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Jordie Barrett tipped to retain All Black 12 jersey despite pressure from Havili and RTS

By Ben Smith
Hurricanes' Jordie Barrett (L) dives over to score a try during the Super Rugby match between the Melbourne Rebels and Wellington Hurricanes at the AAMI Park in Melbourne on March 3, 2023. (Photo by William WEST / AFP via Gettys Images)

Three candidates for the All Blacks second five-eighth position put their hands up with starring performances in round two of Super Rugby Pacific.


Jordie Barrett of the Hurricanes, Roger Tuivasa-Sheck of the Blues and the Crusaders’ David Havili all put in commanding performances in the Super Round to demonstrate their abilities.

Barrett logged 15 carries against the Rebels while coming up with the match-winning try and one try assist, Havili showed his all-round game with two line breaks, a try and two try assists against the Highlanders.

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Tuivasa-Sheck showed his power running and explosive agility for the Blues on 11 carries while bringing some bruising defence with 10 tackles against the Brumbies.

The Crusaders No 12 was given the performance of the round by Sky Sport NZ’s The Breakdown panel and it was the combination with All Black first five Richie Mo’unga which really shined.

“He’s a class act, isn’t he?” John Kirwan said of Havili.

“But I’m going to keep talking about it all year, what are we going to do at 12?


“But the thing I like about him, and this might be the deciding factor, is when he is outside Richie Mo’unga, I think he has got a bigger voice and Richie can use him for his kicking game.

“He was outstanding and you know he’s only been playing there a few years as well.”

Havili’s play of the night was a banana kick across the ruck to find Mo’unga for a try under the posts early in the second half. The set plan worked to perfection and his kick was accurately placed for his 10 to jump on.

The No 12 also had a nice piece of support play backing up a break by Mo’unga, linking in for two touches downfield to put fullback Fergus Burke in for a try and then burst onto a flat ball off his halfback to score one of his own late in the game.


Sky Sport NZ Commentator Tony Johnson praised the performance of Havili but when it came to the All Blacks, Johnson felt that the coaches have tipped their hand with their preferred midfield candidate.

As a former fullback, Havili’s versitality should place him in the mix for a back-up role or bench role with multiple positions to cover.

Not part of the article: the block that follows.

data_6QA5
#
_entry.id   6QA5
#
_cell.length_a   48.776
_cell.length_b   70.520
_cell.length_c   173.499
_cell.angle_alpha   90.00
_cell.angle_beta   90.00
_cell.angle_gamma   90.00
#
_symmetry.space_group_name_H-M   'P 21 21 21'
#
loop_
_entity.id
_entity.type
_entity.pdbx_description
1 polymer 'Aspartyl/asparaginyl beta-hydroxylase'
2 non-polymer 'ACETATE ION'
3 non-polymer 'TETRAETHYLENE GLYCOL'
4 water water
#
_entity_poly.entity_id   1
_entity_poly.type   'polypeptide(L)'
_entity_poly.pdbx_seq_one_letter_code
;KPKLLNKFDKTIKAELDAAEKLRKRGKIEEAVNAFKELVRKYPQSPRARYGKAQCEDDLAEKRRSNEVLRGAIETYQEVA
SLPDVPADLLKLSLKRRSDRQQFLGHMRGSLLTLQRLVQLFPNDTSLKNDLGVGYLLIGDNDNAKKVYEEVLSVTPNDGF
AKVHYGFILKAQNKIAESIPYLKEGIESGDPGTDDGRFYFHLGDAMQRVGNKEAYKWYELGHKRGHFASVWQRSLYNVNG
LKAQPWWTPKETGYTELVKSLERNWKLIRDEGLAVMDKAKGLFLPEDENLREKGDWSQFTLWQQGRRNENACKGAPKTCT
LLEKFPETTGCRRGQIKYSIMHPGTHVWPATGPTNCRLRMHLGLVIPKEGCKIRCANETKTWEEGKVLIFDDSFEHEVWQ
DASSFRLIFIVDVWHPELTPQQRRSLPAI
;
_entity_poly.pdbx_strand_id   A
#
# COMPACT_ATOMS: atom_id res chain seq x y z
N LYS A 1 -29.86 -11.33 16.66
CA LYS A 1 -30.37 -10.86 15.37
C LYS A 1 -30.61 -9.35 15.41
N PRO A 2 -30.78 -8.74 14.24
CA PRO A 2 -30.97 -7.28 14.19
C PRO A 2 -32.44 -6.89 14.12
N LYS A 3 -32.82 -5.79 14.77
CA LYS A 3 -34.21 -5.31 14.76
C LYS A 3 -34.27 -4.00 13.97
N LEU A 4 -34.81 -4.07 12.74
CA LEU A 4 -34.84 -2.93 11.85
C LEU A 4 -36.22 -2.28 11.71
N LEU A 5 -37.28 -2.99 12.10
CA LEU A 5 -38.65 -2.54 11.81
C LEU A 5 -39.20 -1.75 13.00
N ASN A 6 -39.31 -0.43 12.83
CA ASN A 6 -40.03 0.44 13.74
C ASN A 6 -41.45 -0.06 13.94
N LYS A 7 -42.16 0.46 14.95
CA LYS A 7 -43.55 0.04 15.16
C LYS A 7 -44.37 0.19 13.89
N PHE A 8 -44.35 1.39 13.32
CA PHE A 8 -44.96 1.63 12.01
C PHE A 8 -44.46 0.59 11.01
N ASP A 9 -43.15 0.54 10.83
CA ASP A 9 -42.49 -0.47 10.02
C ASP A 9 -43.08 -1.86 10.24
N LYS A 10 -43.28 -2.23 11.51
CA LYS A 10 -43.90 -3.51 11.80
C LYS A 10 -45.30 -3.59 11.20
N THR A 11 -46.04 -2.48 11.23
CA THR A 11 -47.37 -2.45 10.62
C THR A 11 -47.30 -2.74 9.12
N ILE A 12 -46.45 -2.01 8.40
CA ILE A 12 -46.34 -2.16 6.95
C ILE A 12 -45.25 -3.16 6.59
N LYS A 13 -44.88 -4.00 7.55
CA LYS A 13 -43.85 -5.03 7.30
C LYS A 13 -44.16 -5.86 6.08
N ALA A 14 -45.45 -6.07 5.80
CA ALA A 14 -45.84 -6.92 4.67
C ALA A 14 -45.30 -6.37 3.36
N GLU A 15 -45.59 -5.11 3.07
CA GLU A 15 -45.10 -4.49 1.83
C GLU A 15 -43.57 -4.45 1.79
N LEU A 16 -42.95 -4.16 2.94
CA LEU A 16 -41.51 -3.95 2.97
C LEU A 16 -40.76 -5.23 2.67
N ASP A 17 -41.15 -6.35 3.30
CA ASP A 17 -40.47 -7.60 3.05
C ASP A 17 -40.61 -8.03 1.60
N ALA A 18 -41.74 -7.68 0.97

“He is a quality player and quality person, David Havili, he brings leadership,” Johnson said.

“As he has made it clear, this is the role he wants.

“I think he is in the picture [for the All Blacks] and what he brings is versatility as well, he can play two or three different positions.

“I feeling I get is they definitely see Jordie as the guy that is the front runner for the 12 jersey, he [Havili] is very much going to be part of the setup for this team.”

Ex-All Black winger Kirwan felt that Barrett has the edge over Havili purely based on size and his ability to smash the ball up and find front foot ball.

Despite all the skills that Barrett brings, at the end of the day it was about power and size in the midfield.

“Since Ma’a, we’ve just wanted someone to give the ball and get over the advantage line. That’s what Jordie brings,” Kirwan said.

“You think about all his other skills, good kicking, but that is he what he brought last year.”

Following injuries to Chiefs second five Quinn Tupaea and Havili during a ten minute period in Melbourne against the Wallabies, Barrett moved into No 12 for the return test at Eden Park and immediately impressed.

He carried that form into tests against Wales and England in the 12 jersey which convinced the New Zealand rugby public he was a legitimate option for the All Blacks in the midfield.

Former All Black No 8 Stephen Bates responded to Kirwan by questioning the decision to let one of New Zealand’s most powerful ball carriers leave if what the All Blacks wanted from a 12 was positive gain line.

“It’s interesting you say that because the guy that gets you straight over the gain line left a couple of years ago, Laumape,” Bates said.

“And people would say oh he’s a little bit one-dimensional, but if your one dimension is awesome, why do you need a second dimension?

“This is what I’m going to do, pass the ball to Laumape and going to smash over the gain line. Good luck.

“And then everything flows from there. If your one dimension is awesome, that’s good enough you know.”



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